On Orwell, and the importance of novels

I doubt it will surprise many of you when I say that I am a massive George Orwell fan. Or maybe it did come as a surprise, I have no idea. I have been meaning to write about this topic for a while now (well, two weeks to be exact), as the novel is a very important, but often overlooked, tool for historians, and it was whilst reading one of his Essays I came across a quote that, to me, summed up how they should be used almost perfectly.


What I have always loved about Orwell’s novels is that whilst they are all of their time they are also timeless, in that whilst they are based in a historical setting, a modern audience can easily identify and relate to the characters which populate them. The best example of this is Coming Up For Air, as whilst very few of us can say we know how it feels to be a middle-aged man on the eve of World War Two, we can all easily identify with his main struggle, which is reconciling his imagined (and arguably idealised) past with the crushing reality of the present.


And this is Orwell’s true genius. By basing his novels around a character which almost anyone can relate to or at the very least recognise, he creates one with whom we can almost immediately empathise. As a result, Orwell is free to explore the political, social or moral issues at the heart of his novel with in far more detail than most other novels do, for the fact that we are already emotionally invested in the story. This means we are instinctively engaged with the novel’s world, and as such are far readier to react to the concerns he raises, without him having to deliver an exposition dump and explain to us why they should matter.


Whether this was a deliberate choice or not I do not know, but I am tempted to say that it was, based on the aforementioned quote. In his essay about ‘boys’ weeklies’, Orwell wrote the following:


“Personally, I believe that most people are influenced far more than they care to admit by novels… and it is from this point of view that the worst books are often the most important, because they are usually the ones that are read earliest in life.’[1]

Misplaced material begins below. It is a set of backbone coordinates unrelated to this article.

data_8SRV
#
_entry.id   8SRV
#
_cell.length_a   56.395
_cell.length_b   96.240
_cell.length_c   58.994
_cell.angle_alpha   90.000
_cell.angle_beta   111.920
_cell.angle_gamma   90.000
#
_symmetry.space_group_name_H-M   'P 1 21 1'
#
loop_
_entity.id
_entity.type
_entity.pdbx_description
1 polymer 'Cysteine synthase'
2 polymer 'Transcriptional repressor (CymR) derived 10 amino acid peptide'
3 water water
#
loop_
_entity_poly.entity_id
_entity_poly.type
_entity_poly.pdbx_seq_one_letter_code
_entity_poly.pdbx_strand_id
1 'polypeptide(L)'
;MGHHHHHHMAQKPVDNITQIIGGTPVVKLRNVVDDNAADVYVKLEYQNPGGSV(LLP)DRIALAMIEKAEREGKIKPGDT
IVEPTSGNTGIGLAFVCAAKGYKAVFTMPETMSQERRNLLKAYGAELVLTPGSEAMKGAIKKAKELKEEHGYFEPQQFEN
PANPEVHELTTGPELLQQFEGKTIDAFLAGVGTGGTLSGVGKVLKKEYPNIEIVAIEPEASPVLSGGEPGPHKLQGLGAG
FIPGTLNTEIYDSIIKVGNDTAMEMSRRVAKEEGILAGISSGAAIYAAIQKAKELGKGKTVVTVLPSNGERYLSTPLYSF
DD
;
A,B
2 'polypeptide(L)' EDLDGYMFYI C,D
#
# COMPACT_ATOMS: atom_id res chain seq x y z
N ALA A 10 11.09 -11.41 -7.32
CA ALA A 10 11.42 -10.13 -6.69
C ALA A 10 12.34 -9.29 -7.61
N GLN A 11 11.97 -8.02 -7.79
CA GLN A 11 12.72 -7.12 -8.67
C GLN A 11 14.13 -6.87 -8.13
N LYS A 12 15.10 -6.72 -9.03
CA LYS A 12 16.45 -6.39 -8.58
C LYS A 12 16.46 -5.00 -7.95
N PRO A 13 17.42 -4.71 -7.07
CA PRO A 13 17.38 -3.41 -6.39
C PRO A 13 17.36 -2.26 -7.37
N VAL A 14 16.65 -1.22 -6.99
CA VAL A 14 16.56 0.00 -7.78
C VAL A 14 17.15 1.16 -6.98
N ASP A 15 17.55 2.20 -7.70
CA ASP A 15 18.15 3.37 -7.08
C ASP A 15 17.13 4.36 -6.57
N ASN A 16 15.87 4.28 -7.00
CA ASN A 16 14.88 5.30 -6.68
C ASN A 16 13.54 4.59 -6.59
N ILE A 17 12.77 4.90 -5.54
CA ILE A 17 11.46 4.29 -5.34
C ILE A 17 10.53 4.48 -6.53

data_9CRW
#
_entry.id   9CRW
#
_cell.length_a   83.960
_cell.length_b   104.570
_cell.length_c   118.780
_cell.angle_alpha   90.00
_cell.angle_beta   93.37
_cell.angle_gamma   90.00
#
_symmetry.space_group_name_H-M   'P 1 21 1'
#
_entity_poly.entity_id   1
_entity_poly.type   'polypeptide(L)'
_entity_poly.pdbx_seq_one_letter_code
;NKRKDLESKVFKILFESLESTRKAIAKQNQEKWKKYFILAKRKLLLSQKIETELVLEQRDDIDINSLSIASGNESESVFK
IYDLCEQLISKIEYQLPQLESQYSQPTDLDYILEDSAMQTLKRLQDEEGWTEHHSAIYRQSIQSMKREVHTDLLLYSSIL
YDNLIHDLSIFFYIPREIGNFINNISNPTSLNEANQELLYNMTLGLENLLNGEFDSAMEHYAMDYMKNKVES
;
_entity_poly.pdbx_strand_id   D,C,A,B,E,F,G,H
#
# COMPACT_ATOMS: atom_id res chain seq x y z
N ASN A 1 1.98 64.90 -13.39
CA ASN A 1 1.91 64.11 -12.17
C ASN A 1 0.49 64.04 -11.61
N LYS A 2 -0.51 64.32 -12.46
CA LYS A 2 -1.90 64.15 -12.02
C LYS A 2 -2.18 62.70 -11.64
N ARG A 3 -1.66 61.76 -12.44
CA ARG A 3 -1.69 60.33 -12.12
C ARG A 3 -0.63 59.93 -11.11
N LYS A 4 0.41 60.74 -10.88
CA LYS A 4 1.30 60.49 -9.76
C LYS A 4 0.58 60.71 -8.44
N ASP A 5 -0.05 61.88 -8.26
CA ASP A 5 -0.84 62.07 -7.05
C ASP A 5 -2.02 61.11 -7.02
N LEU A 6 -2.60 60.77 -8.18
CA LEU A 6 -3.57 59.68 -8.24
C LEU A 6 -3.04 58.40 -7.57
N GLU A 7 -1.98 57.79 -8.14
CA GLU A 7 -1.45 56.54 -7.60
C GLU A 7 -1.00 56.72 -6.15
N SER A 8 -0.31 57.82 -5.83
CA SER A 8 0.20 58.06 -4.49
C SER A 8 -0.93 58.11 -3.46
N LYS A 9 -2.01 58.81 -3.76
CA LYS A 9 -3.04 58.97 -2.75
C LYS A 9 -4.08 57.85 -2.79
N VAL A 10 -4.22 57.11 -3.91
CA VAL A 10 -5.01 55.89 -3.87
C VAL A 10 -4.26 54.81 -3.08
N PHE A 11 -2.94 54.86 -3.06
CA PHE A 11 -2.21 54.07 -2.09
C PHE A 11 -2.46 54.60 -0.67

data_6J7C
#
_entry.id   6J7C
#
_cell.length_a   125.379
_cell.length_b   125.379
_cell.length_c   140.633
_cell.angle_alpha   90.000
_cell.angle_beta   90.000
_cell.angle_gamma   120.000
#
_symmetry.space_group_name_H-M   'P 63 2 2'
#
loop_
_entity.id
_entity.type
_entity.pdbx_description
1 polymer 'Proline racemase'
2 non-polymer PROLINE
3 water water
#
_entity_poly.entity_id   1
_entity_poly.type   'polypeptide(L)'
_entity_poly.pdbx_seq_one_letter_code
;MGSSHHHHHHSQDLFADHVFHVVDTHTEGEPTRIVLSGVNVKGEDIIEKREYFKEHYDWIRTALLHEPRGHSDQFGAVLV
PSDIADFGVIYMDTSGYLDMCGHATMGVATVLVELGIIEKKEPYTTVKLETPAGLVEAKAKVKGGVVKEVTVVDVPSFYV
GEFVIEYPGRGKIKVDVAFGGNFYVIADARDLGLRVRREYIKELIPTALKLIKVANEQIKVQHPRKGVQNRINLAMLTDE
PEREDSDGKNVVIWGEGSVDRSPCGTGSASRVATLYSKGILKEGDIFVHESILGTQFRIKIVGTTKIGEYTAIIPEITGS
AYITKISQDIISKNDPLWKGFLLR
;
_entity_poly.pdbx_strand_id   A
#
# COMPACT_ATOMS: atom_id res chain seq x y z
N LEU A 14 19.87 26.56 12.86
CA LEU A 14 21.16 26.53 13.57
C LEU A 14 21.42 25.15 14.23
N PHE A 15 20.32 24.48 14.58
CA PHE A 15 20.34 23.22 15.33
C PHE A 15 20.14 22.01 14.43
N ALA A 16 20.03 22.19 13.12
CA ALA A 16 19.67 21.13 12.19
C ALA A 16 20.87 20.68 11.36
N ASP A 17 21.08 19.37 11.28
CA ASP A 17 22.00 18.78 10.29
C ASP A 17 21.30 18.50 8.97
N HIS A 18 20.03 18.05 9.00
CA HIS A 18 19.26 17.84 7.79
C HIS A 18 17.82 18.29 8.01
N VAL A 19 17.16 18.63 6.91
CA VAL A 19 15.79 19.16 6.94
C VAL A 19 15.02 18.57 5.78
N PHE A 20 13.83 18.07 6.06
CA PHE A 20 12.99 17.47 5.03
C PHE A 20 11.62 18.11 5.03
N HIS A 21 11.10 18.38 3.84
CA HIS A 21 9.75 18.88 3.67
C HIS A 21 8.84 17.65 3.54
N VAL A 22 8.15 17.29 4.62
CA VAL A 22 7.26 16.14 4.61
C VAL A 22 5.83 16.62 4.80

This, then, is the true value of the novel to historians. Just as Orwell uses his characters as a way through which the reader can engage with issues outside their normalcy, novels should be used by historians as a window through which we can observe the pre-occupations and assumptions of an era or community. One way we can do this is through analysing the sales patterns of specific genres of book. For example, if adventure stories are flying off the shelves, we can extrapolate that the society reading them is one which values exploration and entrepreneurship; an abundance of dystopian literature is suggestive of a society in the midst of great social, cultural or moral turbulence; and if love stories involving werewolves, vampires and poorly fleshed out humans are the hot seller… well… I give up.


Similarly, it is highly likely that the portrayal of certain characters, institutions and social groups are exaggerations of the reality. But this ignores the point that these exaggerations have to be, in some way, factually accurate, for the simple fact that if they were not, none of the audience would be able to recognise and/or relate to them. Even more telling, however, are those elements of society which are left out of the story, for the act of omission is far more damning than even the worst caricature as it gives its actors the worst possible voice: none at all.

However, we must also be careful that we do not fall into intellectual snobbery. Whilst some would like to pretend otherwise, the fact is that the books which frequent Richard and Judy’s Book Club have far more impact on the nature of public discourse than most books on any ‘100 books to read before you die’ list, for the simple fact that more people read them. Of course, to say that ‘highbrow’ books are of no use in analysing wider cultural, and particularly intellectual, trends is just as simplistic as the alternative, but to limit our analysis of novels to those which are seen as academically au fait for fear of appearing ‘populist’ is narrow-minded, runs counter to the basic principles of our craft, and undermines any conclusions which you may have reached.


Of course, this is to say nothing of the question as to whether a particular novel shaped or simply reflected public opinion; and nor have I addressed the issues of historical novels, but those can wait. Overall, the main purpose of the novel for a historian is not as a source of information, but for the insight it can give into the circumstances in which it was written, and if used properly, this insight can be just as useful as any academic tract.

[1] George Orwell, ‘Boys’ Weeklies’ in George Orwell, Essays (London: Penguin Modern Classics, 2000) 98.

On, and history as humour

I love my degree, I really do. I find the process of reading, analysing and writing about history fascinating, and I can honestly say that there is not an era or genre of history where I have not been able to find an enjoyable aspect in it. Except for econometrics. Balls to econometrics. But like even the most faithful husband, occasionally my mind begins to wander, and in most cases I find that during such moments of infidelity I end up on